Such emphasis upon sales not substance, cash not character, appearance not accomplishment in a media and marketing flood upon society — most particularly young females — can drown its clientele.
Especially when the clientele are pre-teens.
“The total effect, from the advertising to how women are portrayed,” observes Lexie Kite — doctoral candidate at the University of Utah who with her identical twin Lindsay has studied for years the sexualization and objectification of women and little girls — is both “extreme” and, unhappily, “normal.”
In fact what we’re seeing promoted, pushed and plied for great profit among pre-teens is what Lexie calls “normalized pornography,” according to the Collins and Lenz authored study in The Deseret News.
A 2007 report of the APA agrees, calling this “sexualization of girls” that which “gives rise to increases in sexual harassment and the demand for child pornography,” as Jay Evensen editorializes for The Deseret News where he is Associate Editor.
Speaking of revealing, the APA’s investigation was, as documented by the Parents Television Council.
Girls’ exposure to hyper-sexualized media content negatively impacts their cognitive and emotional development; was strongly associated with eating disorders, low self-esteem and depression; fewer girls pursuing careers in science, technology, engineering and mathematics; and diminished sexual health. But it’s not just our daughters that are being affected by these images. Boys and adult men are also learning to value women only for their sex appeal, leading to increased incidents of sexual harassment, sexual violence, and increased demand for child pornography.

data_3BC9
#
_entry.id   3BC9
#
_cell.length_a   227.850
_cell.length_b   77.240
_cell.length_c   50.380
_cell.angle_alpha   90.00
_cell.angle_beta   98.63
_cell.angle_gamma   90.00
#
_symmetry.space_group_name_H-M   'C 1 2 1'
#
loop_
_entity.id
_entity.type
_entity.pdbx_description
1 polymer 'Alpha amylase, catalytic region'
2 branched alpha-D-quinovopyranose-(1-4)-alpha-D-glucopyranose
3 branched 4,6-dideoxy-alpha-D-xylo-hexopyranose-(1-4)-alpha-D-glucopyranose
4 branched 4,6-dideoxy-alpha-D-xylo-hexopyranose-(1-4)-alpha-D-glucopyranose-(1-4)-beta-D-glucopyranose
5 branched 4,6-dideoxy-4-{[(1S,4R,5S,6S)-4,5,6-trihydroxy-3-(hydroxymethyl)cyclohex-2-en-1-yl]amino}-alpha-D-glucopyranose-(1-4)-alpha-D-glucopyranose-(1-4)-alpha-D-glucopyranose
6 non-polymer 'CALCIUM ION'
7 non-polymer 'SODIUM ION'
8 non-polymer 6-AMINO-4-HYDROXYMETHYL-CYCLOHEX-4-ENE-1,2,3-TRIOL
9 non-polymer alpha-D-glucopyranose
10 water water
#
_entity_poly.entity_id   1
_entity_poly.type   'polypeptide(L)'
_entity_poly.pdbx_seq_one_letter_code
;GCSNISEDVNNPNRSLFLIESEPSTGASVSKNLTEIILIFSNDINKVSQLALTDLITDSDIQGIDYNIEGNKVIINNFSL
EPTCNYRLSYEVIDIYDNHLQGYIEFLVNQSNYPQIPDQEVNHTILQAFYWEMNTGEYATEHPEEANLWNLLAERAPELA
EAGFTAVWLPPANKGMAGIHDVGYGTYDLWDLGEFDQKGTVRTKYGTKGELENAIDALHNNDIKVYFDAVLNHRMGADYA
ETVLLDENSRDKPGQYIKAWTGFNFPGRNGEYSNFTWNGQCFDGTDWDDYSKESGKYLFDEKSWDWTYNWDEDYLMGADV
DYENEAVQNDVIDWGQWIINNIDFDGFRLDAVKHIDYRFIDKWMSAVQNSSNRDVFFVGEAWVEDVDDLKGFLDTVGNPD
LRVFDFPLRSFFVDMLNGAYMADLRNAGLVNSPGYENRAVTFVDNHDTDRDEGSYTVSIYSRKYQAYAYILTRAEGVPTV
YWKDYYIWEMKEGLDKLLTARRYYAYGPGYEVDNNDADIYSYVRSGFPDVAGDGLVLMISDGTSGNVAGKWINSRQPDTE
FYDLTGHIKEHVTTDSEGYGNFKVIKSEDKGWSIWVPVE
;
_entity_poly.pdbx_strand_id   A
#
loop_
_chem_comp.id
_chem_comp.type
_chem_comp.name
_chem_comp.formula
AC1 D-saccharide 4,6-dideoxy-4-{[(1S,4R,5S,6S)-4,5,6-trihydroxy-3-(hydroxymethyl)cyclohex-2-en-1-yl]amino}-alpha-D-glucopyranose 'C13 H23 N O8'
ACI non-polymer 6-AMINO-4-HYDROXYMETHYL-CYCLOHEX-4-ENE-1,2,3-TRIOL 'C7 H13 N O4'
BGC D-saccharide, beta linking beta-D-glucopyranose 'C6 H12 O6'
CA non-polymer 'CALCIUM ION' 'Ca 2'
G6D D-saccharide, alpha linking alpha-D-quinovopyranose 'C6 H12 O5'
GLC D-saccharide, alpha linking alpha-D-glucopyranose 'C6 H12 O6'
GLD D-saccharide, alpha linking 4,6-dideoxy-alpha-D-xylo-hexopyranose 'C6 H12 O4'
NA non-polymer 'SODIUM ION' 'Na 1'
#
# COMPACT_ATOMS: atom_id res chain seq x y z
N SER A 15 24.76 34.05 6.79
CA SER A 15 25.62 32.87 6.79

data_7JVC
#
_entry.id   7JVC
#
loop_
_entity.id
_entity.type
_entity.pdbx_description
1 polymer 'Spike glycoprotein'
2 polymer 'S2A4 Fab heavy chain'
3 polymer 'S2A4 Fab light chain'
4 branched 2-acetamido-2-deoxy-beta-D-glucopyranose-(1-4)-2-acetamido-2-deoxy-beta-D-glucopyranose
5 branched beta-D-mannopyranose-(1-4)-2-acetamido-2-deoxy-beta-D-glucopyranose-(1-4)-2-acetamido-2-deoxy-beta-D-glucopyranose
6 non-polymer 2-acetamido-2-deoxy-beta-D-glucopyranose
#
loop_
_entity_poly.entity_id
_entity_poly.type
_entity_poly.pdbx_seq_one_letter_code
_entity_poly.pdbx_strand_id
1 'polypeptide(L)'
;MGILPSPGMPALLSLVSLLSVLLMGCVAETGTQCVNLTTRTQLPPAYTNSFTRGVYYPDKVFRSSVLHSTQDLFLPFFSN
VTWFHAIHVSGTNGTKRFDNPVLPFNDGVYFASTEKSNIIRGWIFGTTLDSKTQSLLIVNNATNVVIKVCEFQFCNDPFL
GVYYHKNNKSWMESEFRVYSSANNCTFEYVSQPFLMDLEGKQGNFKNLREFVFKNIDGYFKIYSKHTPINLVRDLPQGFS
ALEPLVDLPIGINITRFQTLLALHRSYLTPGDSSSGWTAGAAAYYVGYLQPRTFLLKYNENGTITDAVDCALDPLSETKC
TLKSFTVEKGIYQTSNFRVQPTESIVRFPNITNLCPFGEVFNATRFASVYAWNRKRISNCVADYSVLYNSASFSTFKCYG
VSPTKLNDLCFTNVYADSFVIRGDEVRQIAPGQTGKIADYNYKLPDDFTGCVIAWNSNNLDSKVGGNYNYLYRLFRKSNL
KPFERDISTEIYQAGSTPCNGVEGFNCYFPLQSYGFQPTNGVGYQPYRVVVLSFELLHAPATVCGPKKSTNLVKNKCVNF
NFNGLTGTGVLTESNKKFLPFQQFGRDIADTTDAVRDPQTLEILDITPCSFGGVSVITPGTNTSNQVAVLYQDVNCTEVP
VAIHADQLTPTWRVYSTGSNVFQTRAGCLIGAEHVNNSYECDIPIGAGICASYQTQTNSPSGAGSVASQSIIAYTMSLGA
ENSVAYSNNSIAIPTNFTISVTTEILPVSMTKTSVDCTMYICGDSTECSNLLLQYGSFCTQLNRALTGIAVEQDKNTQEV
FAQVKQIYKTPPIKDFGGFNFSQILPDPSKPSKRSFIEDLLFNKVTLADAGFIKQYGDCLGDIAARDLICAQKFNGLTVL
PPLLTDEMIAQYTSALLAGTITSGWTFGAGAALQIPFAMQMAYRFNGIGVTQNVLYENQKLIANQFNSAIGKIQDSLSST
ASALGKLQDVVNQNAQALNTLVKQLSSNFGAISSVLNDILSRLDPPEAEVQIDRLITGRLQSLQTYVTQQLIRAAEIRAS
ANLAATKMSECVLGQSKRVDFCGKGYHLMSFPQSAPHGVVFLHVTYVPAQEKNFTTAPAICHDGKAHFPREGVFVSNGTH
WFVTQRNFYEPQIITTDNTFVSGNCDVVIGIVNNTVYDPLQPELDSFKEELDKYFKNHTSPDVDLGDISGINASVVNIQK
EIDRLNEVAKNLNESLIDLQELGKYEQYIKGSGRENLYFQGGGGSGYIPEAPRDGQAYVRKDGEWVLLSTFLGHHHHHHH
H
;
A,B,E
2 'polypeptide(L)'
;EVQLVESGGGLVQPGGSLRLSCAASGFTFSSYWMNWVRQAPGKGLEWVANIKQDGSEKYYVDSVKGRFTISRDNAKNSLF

The consequences of adolescent sexual behavior can be severe. “Sexual risk behaviors place adolescents at risk for HIV infection, other sexually transmitted diseases (STDs), and unintended pregnancy. An estimated 8,300 young people aged 13–24 years in the 40 states reporting to Centers for Disease Control (CDC) had HIV infection in 2009.” Also according to the CDC, nearly half of the 19 million new STDs each year are among young people aged 15–24 years. And over 200,000 teens get an abortion every year.
You would think it would be a women-and-children-first protocol to abandon ship, especially as March was designated Women’s History Month, an annual declared month worldwide that highlights the contributions of women to events in history and contemporary society. But in the State of Washington, planning an engaging and stimulating celebratory women’s cultural event means different things to different people.
Evidently the competition is fierce to be last seen flailing, literally, about on deck, or “On the Boards” where playwright Young Jean Lee’s “Untitled Feminist Show” was performed recently in Seattle. Ironically the question Lee asked herself in creating her all-nude play about feminism was “what’s the last play in the world I would want to make?” It’s doubtful she succeeded given Brangien Davis’ review for Seattle Magazine in which Davis called the performance “hilariously filthy.”
In the same state but a different venue, Washington’s First Lady Trudi Inslee also in March joined a panel of chocolate-tasting celebrities including, among others, burlesque performers to raise money forNARAL, National Association for the Repeal of Abortion Laws. Yet at the same time Inslee declares on her website her cause célèbre the support of those set adrift in a sea of sexual assault.
It should go without saying that sitting together on a sinking ship is to perish together on a sinking ship.
Even the so-called unsinkable was.